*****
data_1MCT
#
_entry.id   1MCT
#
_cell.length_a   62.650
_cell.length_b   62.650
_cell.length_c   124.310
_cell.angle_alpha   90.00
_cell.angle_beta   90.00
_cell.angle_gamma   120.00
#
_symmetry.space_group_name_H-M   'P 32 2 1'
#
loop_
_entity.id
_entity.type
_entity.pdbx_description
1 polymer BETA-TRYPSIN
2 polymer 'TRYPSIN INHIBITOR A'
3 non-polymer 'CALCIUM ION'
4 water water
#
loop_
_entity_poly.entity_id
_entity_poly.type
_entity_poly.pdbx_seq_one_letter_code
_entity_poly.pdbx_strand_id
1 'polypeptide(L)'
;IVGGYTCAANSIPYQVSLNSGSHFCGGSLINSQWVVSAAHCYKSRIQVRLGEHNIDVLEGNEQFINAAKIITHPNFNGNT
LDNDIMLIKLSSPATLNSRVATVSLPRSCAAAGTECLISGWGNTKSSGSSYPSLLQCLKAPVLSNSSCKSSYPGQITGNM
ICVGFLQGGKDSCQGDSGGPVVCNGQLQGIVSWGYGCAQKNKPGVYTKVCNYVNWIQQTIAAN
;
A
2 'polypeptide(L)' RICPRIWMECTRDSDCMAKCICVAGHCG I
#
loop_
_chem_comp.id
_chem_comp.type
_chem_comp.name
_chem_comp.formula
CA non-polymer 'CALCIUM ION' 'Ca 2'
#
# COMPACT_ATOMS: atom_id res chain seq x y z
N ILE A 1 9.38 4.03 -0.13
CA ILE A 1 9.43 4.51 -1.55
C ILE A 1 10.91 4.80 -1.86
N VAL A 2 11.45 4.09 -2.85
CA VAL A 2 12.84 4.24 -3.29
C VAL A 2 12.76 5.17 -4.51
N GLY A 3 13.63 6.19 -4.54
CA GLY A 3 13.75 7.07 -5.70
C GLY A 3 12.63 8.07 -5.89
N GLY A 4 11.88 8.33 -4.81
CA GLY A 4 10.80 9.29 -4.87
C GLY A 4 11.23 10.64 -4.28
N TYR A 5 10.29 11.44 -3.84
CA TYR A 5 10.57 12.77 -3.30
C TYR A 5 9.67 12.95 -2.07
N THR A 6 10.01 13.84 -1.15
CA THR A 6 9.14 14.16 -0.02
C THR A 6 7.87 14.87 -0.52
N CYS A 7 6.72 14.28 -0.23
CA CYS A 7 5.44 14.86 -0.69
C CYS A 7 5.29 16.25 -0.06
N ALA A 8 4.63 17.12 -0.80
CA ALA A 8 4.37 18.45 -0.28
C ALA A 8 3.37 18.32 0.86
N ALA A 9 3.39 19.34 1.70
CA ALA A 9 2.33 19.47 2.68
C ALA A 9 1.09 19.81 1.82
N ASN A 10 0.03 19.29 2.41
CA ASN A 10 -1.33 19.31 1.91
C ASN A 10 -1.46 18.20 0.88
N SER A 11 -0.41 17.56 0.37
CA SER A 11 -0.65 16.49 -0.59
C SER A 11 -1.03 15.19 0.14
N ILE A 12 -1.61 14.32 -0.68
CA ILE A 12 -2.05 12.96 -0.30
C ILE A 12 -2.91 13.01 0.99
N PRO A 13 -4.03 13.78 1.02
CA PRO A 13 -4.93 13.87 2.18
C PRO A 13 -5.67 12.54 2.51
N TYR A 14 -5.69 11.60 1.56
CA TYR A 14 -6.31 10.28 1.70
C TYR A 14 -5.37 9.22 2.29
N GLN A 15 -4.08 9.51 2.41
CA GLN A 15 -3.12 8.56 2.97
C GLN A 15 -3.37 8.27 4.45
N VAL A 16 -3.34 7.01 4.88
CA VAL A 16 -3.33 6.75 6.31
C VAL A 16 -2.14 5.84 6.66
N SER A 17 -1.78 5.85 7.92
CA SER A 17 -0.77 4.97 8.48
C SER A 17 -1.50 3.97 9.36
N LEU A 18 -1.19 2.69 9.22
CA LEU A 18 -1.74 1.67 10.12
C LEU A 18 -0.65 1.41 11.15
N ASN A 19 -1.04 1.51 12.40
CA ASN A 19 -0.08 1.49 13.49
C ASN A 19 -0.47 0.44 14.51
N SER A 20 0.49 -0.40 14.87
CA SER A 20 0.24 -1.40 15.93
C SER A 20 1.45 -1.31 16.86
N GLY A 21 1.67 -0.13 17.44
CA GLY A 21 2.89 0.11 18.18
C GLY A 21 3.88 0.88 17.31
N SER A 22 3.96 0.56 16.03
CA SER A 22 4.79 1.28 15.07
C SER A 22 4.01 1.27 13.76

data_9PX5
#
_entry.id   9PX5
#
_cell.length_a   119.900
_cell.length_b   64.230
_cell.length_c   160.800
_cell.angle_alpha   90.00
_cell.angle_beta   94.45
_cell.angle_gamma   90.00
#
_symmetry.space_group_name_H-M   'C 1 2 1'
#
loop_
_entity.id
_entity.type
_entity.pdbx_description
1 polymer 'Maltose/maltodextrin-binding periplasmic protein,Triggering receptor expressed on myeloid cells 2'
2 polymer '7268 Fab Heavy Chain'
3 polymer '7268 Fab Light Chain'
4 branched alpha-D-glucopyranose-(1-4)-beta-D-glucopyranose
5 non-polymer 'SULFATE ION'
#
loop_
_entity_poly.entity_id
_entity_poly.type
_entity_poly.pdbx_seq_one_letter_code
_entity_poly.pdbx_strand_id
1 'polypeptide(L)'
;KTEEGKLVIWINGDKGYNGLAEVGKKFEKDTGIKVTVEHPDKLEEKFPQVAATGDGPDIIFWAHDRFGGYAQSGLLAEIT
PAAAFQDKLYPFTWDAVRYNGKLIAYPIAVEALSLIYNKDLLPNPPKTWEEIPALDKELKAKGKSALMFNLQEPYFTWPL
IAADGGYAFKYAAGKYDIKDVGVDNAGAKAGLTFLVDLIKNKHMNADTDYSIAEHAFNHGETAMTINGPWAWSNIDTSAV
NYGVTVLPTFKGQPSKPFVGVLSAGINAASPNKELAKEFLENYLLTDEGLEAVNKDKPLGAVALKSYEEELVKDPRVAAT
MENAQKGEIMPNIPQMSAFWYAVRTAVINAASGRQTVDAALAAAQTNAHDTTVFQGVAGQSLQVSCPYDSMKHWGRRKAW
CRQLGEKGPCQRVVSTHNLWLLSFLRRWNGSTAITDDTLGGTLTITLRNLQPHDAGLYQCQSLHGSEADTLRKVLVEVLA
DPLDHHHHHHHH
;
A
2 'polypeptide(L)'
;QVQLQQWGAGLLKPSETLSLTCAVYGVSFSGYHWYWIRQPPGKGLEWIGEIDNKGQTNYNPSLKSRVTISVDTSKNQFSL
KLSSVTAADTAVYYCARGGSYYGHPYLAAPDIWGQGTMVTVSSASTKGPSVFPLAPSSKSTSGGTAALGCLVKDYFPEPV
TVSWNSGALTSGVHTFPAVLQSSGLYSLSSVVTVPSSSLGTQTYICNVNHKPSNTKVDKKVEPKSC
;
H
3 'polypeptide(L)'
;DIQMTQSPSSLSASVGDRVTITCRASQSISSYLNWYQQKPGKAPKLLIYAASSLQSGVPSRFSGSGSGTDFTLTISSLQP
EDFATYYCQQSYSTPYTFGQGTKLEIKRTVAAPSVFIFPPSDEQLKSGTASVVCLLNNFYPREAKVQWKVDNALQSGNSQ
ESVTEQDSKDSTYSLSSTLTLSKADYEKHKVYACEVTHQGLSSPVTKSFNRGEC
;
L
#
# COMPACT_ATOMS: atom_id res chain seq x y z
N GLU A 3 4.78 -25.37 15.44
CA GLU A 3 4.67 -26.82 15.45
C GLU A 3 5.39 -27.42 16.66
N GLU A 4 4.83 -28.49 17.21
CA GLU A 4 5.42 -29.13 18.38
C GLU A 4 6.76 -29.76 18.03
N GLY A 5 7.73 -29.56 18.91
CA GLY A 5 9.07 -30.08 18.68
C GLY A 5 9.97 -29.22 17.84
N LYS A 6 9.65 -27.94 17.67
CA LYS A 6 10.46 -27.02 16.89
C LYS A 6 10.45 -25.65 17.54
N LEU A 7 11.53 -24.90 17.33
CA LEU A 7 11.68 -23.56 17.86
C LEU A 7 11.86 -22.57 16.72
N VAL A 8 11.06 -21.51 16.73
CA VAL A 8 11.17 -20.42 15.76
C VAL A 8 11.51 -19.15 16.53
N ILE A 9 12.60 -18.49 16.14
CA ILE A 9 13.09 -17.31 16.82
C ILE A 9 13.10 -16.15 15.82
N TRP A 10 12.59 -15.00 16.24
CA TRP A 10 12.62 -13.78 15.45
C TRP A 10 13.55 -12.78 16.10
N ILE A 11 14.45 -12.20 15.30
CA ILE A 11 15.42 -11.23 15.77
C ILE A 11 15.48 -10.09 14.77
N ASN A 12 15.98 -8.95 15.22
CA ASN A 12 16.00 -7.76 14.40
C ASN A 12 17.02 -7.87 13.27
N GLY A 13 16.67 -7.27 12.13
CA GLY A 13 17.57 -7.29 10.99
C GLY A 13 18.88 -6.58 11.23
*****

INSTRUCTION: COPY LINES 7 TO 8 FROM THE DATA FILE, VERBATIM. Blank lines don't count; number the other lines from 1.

_cell.length_c   124.310
_cell.angle_alpha   90.00